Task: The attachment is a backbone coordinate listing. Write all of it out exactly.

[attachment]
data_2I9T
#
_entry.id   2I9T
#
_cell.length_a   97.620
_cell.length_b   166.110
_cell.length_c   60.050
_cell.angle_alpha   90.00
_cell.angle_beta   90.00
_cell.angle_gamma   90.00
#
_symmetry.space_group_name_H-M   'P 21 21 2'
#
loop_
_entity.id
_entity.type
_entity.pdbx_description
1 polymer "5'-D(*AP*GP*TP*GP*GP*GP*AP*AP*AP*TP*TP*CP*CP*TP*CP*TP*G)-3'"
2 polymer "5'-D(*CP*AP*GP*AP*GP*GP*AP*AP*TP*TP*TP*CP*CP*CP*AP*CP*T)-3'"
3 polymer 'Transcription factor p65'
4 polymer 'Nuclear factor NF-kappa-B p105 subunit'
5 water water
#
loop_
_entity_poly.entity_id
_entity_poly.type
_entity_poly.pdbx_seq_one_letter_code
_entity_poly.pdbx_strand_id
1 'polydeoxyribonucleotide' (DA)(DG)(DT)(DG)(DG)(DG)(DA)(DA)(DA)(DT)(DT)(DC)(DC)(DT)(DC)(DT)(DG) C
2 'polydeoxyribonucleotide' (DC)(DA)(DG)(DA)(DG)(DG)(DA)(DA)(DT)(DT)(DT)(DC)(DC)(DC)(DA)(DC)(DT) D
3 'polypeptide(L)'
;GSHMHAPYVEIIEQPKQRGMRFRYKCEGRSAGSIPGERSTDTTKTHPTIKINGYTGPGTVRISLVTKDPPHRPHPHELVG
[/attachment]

data_2I9T
#
_entry.id   2I9T
#
_cell.length_a   97.620
_cell.length_b   166.110
_cell.length_c   60.050
_cell.angle_alpha   90.00
_cell.angle_beta   90.00
_cell.angle_gamma   90.00
#
_symmetry.space_group_name_H-M   'P 21 21 2'
#
loop_
_entity.id
_entity.type
_entity.pdbx_description
1 polymer "5'-D(*AP*GP*TP*GP*GP*GP*AP*AP*AP*TP*TP*CP*CP*TP*CP*TP*G)-3'"
2 polymer "5'-D(*CP*AP*GP*AP*GP*GP*AP*AP*TP*TP*TP*CP*CP*CP*AP*CP*T)-3'"
3 polymer 'Transcription factor p65'
4 polymer 'Nuclear factor NF-kappa-B p105 subunit'
5 water water
#
loop_
_entity_poly.entity_id
_entity_poly.type
_entity_poly.pdbx_seq_one_letter_code
_entity_poly.pdbx_strand_id
1 'polydeoxyribonucleotide' (DA)(DG)(DT)(DG)(DG)(DG)(DA)(DA)(DA)(DT)(DT)(DC)(DC)(DT)(DC)(DT)(DG) C
2 'polydeoxyribonucleotide' (DC)(DA)(DG)(DA)(DG)(DG)(DA)(DA)(DT)(DT)(DT)(DC)(DC)(DC)(DA)(DC)(DT) D
3 'polypeptide(L)'
;GSHMHAPYVEIIEQPKQRGMRFRYKCEGRSAGSIPGERSTDTTKTHPTIKINGYTGPGTVRISLVTKDPPHRPHPHELVG